After the CEO of Duolingo said that he may be forced to move jobs to Toronto due to the U.S. immigration ban, prominent Canadians are saying, “Let us know if we can help.”
The tweet by Luis von Ahn went viral on July 6. Canada’s Chief Trade Commissioner, Ailish Campbell, and the COO of Shopify, Harley Finkelstein, offered their support for the tech giant to move jobs north of the border.
Let us know if we can help 🇨🇦
— Harley Finkelstein (@harleyf) July 7, 2020
Twitter was quick to point out that Toronto’s multicultural demographic would be a great fit for Duolingo, a tech company that offers language lessons in a mobile app.
Nearly half of Toronto’s 3 million residents are foreign-born, according to the 2016 Statistics Canada census. This makes for over 200 languages spoken in the city.
A recent study from Ryerson University found that the Greater Toronto Area was the fastest-growing metropolitan area in Canada and the U.S. thanks to immigration.
Toronto is also becoming known as a tech hub in Canada. Last year Toronto was the number one city in Canada and the U.S. for “brain gain,” meaning there were more jobs created in tech than there were grads in the same field.
There are also several avenues for foreign tech workers to immigrate to Canada. Here are just three options.
Canada’s Global Talent Stream provides work permits in two weeks to skilled workers. In order to be eligible for this Temporary Foreign Worker Program stream candidates must either work for one of the designated companies or be employed for certain tech occupations.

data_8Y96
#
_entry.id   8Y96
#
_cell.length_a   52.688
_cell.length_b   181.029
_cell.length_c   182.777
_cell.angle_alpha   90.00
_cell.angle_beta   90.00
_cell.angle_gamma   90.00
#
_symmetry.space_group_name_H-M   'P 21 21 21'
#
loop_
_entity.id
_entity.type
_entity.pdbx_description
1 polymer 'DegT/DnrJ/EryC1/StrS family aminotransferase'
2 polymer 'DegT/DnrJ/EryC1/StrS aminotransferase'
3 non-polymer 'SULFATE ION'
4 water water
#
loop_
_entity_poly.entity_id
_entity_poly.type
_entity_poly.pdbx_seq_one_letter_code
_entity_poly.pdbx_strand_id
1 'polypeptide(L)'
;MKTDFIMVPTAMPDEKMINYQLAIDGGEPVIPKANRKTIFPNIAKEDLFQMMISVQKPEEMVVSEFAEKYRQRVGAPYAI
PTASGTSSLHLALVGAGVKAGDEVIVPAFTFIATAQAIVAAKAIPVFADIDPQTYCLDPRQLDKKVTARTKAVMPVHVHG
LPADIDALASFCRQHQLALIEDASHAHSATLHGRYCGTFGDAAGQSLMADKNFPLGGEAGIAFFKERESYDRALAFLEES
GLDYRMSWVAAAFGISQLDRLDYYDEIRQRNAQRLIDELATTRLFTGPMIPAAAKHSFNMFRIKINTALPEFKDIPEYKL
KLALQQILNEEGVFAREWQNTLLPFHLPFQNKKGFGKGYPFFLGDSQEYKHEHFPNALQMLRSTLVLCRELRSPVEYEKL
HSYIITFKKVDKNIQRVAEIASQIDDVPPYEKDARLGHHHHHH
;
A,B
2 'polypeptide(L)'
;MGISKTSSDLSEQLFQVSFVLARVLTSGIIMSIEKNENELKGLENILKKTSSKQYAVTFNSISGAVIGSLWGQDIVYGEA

This facilitated immigration pathway has been attracting tech talent to Canada since 2017.
Express Entry is Canada’s application management system for three main economic-class immigration programs: Federal Skilled Worker Program (FSWP), Federal Skilled Trades Program (FSTP), and the Canadian Experience Class (CEC).
Nearly 110,000 new permanent residents and their family members were admitted to Canada through Express Entry in 2019. It is Canada’s largest source of economic-class immigrants.
Candidates enter their profiles into the Express Entry pool, where they are given a Comprehensive Ranking System (CRS) score based on factors such as age, work experience, education, and language ability.
The highest-scoring candidates are issued Invitations to Apply (ITAs) for permanent residence through regular Express Entry draws.
Many Express Entry candidates also seek out a provincial nomination, which automatically awards them an additional 600 CRS points. This bonus boosts them to the front of the line to receive an ITA.
Ontario occasionally holds invitation rounds for Express Entry candidates with work experience in one of six occupations:
So far there have been two Ontario Immigrant Nominee Program (OINP) Tech draws in 2020.
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